Metoclopramide is a selective dopamine-2 (D2) antagonist used to prevent or relieve the symptoms of nausea and vomiting. It is a weak antiemetic with an elimination half-life of 2.5 to 5 hours . Despite the fact that metoclopramide has limited effectiveness in PONV , it is the second agent of choice after ondansetron in this audit. Prescribing metoclopramide for the indication of general nausea and vomiting is widely accepted in practice, which may justify the high number of antiemetic orders. Metoclopramide recommended PO/IV dose in the setting of PONV is 10mg, three times daily, maximum dose of 30mg per 24 hours for no longer than five days . Patients were prescribed at doses of 10mg or 20mg predominately. An alarming 12% of patients were prescribed in excess of the national recommendations. Excessive doses of metoclopramide have been associated with tardive dyskinesia, arrhythmias and neuroleptic malignant syndrome. These side effects are seen to be dose and duration-dependent . The absence of a maximum dose may increase the risk of supra-therapeutic dosing and have potential for negative clinical patient outcomes.
Droperidol, a potent D2 antagonist with serotonergic and histamine antagonism, was one of the least common antiemetics prescribed in this audit despite extensive documented benefits for the treatment of PONV . Droperidol is a first-generation antipsychotic with beneficial antiemetic activity. The infrequent prescribing of droperidol in this audit may be due to the attitudes and stigma associated with its primary indication .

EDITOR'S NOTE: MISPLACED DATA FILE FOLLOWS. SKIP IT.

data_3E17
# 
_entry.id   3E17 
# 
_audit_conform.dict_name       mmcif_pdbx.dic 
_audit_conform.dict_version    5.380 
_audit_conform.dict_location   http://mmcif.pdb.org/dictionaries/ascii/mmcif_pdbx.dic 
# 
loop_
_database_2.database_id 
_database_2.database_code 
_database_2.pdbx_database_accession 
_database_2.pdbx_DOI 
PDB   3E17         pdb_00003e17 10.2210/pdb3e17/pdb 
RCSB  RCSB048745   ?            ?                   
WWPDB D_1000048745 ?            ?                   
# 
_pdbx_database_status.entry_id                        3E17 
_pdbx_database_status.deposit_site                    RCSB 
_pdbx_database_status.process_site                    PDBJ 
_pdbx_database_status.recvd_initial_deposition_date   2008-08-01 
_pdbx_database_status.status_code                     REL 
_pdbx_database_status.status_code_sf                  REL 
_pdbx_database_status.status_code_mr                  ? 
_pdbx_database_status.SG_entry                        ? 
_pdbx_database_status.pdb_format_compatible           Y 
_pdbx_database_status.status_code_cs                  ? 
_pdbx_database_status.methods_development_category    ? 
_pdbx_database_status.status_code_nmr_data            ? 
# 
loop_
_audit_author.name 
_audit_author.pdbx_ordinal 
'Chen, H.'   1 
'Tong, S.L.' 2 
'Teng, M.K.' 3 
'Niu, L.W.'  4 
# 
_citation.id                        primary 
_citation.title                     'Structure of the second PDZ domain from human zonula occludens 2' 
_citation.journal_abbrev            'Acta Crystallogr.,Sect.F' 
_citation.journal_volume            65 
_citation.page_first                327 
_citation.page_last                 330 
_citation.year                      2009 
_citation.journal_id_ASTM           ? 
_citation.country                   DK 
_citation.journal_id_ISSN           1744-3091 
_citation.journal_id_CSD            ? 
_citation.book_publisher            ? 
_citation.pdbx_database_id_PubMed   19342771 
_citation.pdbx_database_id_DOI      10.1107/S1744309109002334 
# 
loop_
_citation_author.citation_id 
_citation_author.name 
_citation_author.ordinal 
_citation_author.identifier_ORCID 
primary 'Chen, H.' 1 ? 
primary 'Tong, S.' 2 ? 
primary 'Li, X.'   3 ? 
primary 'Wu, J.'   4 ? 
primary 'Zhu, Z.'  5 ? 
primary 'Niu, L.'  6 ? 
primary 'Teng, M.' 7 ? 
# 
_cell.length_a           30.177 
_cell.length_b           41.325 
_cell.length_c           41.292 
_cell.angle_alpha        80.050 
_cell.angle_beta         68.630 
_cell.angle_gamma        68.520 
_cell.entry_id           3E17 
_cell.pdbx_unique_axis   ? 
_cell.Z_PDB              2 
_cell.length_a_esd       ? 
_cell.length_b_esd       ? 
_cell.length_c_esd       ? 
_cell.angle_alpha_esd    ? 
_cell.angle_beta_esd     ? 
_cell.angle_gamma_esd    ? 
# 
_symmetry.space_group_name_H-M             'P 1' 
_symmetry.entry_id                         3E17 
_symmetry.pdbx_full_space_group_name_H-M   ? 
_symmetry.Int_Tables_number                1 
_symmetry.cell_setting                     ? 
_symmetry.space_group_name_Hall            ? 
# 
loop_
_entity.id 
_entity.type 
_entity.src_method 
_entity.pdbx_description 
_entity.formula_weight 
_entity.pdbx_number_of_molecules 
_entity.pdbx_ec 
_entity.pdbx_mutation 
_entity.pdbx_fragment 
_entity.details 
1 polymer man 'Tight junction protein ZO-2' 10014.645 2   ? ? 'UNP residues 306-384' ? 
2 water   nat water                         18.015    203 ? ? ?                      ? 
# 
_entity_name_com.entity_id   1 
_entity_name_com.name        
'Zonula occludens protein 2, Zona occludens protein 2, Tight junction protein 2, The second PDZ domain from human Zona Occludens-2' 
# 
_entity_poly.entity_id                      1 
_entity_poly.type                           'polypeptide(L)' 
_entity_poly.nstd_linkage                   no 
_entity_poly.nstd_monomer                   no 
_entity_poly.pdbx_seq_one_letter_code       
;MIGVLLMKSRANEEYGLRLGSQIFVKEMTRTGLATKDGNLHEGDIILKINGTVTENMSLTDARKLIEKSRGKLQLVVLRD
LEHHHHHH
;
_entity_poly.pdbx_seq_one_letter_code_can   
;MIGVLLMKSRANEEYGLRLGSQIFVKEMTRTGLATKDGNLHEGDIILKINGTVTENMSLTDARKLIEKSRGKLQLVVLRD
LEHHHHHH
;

Droperidol is used as an adjunct antiemetic, for further symptomatic relief of PONV . Prescribing concomitantly with ondansetron for multimodal antiemetic therapy was for all droperidol orders. A clinical study by Chandrakantan et al. showed that droperidol combined with ondansetron was more effective than either drug by itself, with no additional cardiovascular risk . Droperidol and metoclopramide both provide dopamine antagonistic effects. A recent analysis suggests that low dosage droperidol (≤1mg) has considerably lower side effects and adequate antiemetic effect when compared to metoclopramide (<20mg) . Many side effects seen in the use of droperidol may be dose-dependent, with doses ranging from 2.5mg to a maximum of 20mg in 24-hours . Only a low dose range of droperidol was prescribed in the audit. This finding was exceptional, as recommended doses of up to 1.5mg in the setting of PONV are not suggested to be associated with severe QT prolongation [19-21]. Omitted prescribing for maximum dose per 24 hours was found in a majority of orders, and this is not consistent with local guidelines as there is potential to increase the risk of unwanted adverse effects.
A minority of patients were not prescribed antiemetics. This may be a result of the low risks associated with both the type and duration of surgery . A patient reported case study by Phillips et al confirmed that every 30 minute increase in surgical time, resulted in a 60.0% increase in the baseline risk of PONV . Surgeries lasting less than 60 minutes have a decreased risk of patient experiencing PONV .
More than half of the participants within the audit were prescribed a single antiemetic agent. Prescribing one antiemetic alone may be based on economic considerations within the tertiary hospital. Recognising a gap in knowledge, the professional judgement and medication preferences of the prescriber may be influencing factors for prescribing a single antiemetic agent .